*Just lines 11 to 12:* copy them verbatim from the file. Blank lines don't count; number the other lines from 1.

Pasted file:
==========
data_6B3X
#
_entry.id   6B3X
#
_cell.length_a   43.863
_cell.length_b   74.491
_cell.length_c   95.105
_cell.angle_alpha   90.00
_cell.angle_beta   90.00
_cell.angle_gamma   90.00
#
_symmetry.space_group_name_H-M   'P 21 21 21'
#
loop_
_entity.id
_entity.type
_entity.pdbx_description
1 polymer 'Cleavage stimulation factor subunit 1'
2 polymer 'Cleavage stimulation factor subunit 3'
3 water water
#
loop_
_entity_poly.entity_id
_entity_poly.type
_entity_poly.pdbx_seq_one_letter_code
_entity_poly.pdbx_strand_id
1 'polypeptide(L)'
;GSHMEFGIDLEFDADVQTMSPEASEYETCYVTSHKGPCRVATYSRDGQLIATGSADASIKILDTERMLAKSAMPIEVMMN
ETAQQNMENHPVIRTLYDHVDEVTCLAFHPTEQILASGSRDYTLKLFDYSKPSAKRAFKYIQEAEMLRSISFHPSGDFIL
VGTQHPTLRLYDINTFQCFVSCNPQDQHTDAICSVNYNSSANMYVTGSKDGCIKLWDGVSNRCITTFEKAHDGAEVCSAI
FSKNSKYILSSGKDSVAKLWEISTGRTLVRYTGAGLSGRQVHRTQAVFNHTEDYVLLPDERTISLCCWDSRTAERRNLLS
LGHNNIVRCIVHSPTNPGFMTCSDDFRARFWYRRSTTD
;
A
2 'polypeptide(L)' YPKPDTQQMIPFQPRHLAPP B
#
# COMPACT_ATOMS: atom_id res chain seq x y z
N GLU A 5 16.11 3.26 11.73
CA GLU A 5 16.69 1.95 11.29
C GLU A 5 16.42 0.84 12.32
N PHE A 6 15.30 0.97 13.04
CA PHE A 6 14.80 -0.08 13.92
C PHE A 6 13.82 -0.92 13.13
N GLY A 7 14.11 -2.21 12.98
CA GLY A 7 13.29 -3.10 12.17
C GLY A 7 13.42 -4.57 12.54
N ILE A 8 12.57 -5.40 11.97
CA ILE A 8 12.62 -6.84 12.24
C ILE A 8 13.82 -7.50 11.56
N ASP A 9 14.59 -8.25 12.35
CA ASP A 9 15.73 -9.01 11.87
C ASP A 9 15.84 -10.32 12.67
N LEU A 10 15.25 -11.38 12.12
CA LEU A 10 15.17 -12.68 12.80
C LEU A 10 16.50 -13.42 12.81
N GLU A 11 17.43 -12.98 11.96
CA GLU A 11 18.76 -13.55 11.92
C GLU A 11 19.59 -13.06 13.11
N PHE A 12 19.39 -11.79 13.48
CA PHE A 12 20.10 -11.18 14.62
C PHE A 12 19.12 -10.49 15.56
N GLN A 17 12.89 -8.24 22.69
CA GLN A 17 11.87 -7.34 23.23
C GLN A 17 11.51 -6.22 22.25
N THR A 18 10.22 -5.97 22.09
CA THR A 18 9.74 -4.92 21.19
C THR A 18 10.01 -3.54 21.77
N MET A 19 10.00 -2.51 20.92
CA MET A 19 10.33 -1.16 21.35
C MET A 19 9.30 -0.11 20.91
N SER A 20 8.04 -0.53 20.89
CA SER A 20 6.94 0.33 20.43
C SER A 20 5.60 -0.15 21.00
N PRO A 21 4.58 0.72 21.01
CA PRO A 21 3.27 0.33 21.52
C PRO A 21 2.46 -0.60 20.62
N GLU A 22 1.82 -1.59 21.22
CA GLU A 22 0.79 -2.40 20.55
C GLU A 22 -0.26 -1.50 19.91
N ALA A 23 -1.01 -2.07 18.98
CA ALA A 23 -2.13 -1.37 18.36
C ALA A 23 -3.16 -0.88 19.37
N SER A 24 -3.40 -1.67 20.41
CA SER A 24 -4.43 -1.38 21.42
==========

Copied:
#
_symmetry.space_group_name_H-M   'P 21 21 21'